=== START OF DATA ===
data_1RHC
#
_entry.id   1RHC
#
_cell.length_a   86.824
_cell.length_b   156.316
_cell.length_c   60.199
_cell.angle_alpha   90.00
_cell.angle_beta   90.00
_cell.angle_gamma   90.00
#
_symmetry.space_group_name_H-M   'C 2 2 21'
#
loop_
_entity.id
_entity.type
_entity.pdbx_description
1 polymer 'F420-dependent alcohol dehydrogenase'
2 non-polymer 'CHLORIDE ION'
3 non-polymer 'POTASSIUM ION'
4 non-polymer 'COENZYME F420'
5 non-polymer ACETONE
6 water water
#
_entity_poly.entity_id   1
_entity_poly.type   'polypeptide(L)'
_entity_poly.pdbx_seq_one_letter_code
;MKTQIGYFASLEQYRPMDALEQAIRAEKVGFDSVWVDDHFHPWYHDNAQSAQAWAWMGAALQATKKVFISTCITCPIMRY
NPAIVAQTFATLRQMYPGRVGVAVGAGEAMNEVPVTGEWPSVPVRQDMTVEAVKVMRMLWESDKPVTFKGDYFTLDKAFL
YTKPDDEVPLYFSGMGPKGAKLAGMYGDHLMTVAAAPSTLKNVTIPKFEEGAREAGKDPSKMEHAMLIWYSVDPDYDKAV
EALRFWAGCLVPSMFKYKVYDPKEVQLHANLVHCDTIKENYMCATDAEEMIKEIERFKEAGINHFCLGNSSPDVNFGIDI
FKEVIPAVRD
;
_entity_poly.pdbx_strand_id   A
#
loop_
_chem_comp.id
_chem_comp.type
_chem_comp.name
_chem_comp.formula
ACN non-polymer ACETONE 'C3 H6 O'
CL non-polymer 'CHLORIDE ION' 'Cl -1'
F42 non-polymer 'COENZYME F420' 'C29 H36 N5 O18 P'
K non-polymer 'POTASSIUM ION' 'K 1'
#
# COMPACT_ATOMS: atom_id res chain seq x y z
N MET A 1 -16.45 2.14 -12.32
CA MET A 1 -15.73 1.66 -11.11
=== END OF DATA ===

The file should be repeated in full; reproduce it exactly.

data_1RHC
#
_entry.id   1RHC
#
_cell.length_a   86.824
_cell.length_b   156.316
_cell.length_c   60.199
_cell.angle_alpha   90.00
_cell.angle_beta   90.00
_cell.angle_gamma   90.00
#
_symmetry.space_group_name_H-M   'C 2 2 21'
#
loop_
_entity.id
_entity.type
_entity.pdbx_description
1 polymer 'F420-dependent alcohol dehydrogenase'
2 non-polymer 'CHLORIDE ION'
3 non-polymer 'POTASSIUM ION'
4 non-polymer 'COENZYME F420'
5 non-polymer ACETONE
6 water water
#
_entity_poly.entity_id   1
_entity_poly.type   'polypeptide(L)'
_entity_poly.pdbx_seq_one_letter_code
;MKTQIGYFASLEQYRPMDALEQAIRAEKVGFDSVWVDDHFHPWYHDNAQSAQAWAWMGAALQATKKVFISTCITCPIMRY
NPAIVAQTFATLRQMYPGRVGVAVGAGEAMNEVPVTGEWPSVPVRQDMTVEAVKVMRMLWESDKPVTFKGDYFTLDKAFL
YTKPDDEVPLYFSGMGPKGAKLAGMYGDHLMTVAAAPSTLKNVTIPKFEEGAREAGKDPSKMEHAMLIWYSVDPDYDKAV
EALRFWAGCLVPSMFKYKVYDPKEVQLHANLVHCDTIKENYMCATDAEEMIKEIERFKEAGINHFCLGNSSPDVNFGIDI
FKEVIPAVRD
;
_entity_poly.pdbx_strand_id   A
#
loop_
_chem_comp.id
_chem_comp.type
_chem_comp.name
_chem_comp.formula
ACN non-polymer ACETONE 'C3 H6 O'
CL non-polymer 'CHLORIDE ION' 'Cl -1'
F42 non-polymer 'COENZYME F420' 'C29 H36 N5 O18 P'
K non-polymer 'POTASSIUM ION' 'K 1'
#
# COMPACT_ATOMS: atom_id res chain seq x y z
N MET A 1 -16.45 2.14 -12.32
CA MET A 1 -15.73 1.66 -11.11